There was very little sign of life from the Giants for national media to pick up on in their power rankings this week. Most had the Giants slipping further to the bottom of the barrel. ESPN ranked the Giants 31st, the lowest of all the outlets below.
Aggregating several rankings from around the Internet, the Giants come out to an average ranking of No. 28 (last week: No. 27) in the 32-team NFL. Our figure averages all the rankings below except for DraftKings, which bases its ranking on point spread differential.
Let’s check out what outlets around the league are saying about the Giants after week 5:
NFL.com: No. 27 (was 27)
The injury-depleted Giants needed to play a nearly perfect game to beat a superior Rams team on Sunday. Instead, Big Blue had two costly turnovers deep in its own territory during a nightmare second quarter that featured 28 unanswered points by the visitors. By the end of the game, an unsightly 38-11 loss, Daniel Jones had fumbled twice (losing one) and thrown three interceptions. Jones’ supporting cast is compromised at the moment — practice squad call-up Dante Pettis was targeted 11 times! — but the QB’s failure to protect the ball is worrisome after a promising start to the season in that department. The Giants are 1-5 for the second straight year with a difficult schedule ahead.
NBC Sports: No. 29 (was 28)
The Giants are now 9-23 with Daniel Jones as the starter and once again are irrelevant in an NFL season. It’s decision time on the QB and coach for Big Blue.
CBS Sports: No. 27 (was 27)
With all the injuries on offense, Daniel Jones had his worst game of the season against the Rams. The Giants were terrible in that game on both sides of the ball, which drops them to 1-5.
ESPN: No. 31 (was 30)
Week 1 confidence rating: 4.2
How it’s going now: 1.8
The Giants weren’t great at the start, and it’s even worse now. That’s what happens when you drop five of six games, you have one of the league’s worst defenses (ranked 27th) and your offense is devastated by injuries. Seriously, just about the only positive to take from the early part of the season is the play of Daniel Jones — welp, until Sunday against the Rams, against whom he had four turnovers in a 38-11 loss. — Jordan Raanan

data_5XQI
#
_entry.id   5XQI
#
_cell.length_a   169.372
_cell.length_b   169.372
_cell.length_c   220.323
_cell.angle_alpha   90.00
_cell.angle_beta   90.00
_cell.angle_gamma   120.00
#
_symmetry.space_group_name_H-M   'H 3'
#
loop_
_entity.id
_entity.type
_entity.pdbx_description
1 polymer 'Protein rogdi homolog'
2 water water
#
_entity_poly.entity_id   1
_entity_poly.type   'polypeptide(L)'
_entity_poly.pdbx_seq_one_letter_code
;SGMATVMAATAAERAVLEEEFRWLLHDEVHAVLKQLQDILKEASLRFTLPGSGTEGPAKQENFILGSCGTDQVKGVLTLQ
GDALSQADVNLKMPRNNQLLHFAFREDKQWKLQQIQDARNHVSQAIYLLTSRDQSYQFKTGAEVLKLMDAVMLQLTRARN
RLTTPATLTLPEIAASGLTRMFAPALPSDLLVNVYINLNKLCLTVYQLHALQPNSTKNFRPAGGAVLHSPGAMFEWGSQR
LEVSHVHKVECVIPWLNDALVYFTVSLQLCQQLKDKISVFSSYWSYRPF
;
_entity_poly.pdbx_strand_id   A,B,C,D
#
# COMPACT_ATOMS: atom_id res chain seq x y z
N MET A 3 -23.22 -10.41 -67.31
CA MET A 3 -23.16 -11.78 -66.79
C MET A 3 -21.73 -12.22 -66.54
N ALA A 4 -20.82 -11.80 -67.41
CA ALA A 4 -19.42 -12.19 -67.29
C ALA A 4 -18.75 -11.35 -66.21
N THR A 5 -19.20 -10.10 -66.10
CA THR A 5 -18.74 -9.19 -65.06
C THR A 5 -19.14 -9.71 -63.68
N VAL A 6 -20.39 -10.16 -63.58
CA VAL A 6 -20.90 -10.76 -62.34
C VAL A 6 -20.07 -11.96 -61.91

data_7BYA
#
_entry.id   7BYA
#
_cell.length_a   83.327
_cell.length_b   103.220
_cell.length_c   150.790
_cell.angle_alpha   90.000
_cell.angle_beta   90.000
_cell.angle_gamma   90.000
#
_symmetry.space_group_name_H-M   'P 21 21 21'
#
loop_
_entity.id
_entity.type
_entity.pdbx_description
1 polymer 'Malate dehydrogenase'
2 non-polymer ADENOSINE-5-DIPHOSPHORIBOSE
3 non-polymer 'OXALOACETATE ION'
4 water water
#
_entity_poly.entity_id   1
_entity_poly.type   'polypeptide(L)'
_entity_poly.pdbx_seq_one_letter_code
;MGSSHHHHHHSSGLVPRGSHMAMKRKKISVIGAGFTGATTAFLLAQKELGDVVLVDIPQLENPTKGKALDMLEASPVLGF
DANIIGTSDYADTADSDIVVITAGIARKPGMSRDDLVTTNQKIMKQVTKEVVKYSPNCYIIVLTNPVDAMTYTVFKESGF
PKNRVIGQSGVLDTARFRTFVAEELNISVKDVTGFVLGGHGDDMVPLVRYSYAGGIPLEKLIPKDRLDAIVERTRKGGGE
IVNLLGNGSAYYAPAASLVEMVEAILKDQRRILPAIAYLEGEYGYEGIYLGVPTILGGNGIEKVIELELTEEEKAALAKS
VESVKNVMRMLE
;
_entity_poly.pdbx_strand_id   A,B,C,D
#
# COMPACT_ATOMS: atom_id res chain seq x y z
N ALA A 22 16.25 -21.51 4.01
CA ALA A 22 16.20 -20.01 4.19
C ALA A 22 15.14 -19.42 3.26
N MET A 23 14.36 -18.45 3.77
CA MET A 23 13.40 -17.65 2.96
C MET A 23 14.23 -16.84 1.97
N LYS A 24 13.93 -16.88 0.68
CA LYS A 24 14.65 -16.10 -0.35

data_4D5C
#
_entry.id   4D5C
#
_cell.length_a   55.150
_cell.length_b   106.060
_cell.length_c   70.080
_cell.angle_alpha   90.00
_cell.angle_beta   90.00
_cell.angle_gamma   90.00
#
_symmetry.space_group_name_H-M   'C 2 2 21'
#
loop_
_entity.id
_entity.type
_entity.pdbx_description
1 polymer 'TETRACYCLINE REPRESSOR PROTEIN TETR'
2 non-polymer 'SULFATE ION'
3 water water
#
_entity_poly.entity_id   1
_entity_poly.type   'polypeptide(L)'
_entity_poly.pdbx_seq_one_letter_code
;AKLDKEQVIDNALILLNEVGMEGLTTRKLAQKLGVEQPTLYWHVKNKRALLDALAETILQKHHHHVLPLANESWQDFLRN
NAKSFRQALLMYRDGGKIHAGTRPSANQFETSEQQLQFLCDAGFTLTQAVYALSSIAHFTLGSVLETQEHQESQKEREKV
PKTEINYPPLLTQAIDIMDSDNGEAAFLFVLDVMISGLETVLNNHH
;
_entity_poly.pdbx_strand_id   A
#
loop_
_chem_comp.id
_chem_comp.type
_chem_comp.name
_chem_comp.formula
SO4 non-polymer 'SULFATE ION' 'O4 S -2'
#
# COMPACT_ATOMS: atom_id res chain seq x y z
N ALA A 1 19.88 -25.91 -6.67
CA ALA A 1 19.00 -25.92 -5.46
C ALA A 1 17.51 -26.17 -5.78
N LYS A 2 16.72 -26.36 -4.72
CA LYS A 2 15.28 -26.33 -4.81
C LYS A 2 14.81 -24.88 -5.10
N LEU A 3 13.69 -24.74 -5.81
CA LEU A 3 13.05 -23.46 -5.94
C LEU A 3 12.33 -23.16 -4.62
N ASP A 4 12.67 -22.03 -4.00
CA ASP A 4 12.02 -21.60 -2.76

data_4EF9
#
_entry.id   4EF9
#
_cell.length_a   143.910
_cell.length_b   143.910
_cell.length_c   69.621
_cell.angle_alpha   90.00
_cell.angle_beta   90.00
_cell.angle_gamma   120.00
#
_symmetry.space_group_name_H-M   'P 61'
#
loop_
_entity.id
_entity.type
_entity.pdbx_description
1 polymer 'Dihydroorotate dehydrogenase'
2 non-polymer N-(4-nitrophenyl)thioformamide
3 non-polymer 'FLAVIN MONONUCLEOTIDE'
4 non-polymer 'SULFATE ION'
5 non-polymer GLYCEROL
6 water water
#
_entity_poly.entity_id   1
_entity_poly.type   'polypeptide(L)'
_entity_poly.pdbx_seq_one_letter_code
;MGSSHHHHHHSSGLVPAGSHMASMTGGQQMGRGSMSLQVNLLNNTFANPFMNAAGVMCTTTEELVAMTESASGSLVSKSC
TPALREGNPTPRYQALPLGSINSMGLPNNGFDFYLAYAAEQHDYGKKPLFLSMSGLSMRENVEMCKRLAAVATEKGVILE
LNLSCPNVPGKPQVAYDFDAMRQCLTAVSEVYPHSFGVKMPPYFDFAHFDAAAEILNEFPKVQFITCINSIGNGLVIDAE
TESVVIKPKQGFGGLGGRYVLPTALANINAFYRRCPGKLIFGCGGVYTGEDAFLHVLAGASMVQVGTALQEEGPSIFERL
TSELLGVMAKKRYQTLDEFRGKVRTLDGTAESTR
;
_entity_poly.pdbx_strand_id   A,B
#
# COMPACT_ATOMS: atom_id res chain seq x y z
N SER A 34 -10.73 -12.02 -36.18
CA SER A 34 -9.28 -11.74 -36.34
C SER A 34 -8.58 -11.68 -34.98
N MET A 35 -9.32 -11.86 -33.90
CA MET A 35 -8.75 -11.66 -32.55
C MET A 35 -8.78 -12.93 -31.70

Sporting News: No. 28 (was 28)
The Giants were cut down to size against the Rams as the injuries have gotten to them. Their defense has become a shell on every level and their offense doesn’t have any rhythm or consistency with line and backfield deficiencies.
Pro Football Network: No. 27 (was 21)
When Kadarius Toney couldn’t make a go of it in this one, the writing was on the wall. This team never stood a chance against a focused Rams team. However, the Giants’ offense was putrid. It was worse than we’ve seen in a while, although, given Aaron Donald played opposite a Swiss cheese offensive line, it makes some sense.
Daniel Jones finally came crashing down to Earth after playing the best football of his career through the first five weeks of the season. He threw 2 interceptions and fumbled twice, losing one.
Yahoo! Sports: No. 29 (was 28)
There will be a lot of talk about the Giants trading off pieces, perhaps even Saquon Barkley, before the deadline. Here’s the problem: GM Dave Gettleman is on the hot seat. Trading players for picks is best for the franchise, but is it best for him?
New York Post: No. 27 (was 28)
The Giants allowed 28 unanswered second-quarter points, trailed 38-3 and lost 38-11 to the Rams. And moved up one spot because there are so many bad teams! The Giants are 6-30 in September and October since the start of 2017. This would be even uglier if the Saints’ Sean Payton didn’t lose 35 years of coaching acumen in the fourth quarter of Week 4.
Sports Illustrated: No. 24 (was 27)
An optimist could argue that the Giants feel a little bit like the 2020 Chargers—their young quarterback is emerging (even if the ceiling is not Justin Herbert’s) and yet they still can’t win games with a veteran supporting cast. Maybe if the coaching staff was a little more forward-thinking and a little less into cosplaying Leopold from The Simpsons.
DraftKings: No. 30 (was 25)
DraftKings has moved from subjective assessments to using spread differential. Point differential is a helpful tool for figuring out the best and worst teams. However, point spread can offer a little more context to how good or bad teams might be. The top of the rankings includes most of the really good teams and the bottom includes most of the really bad teams.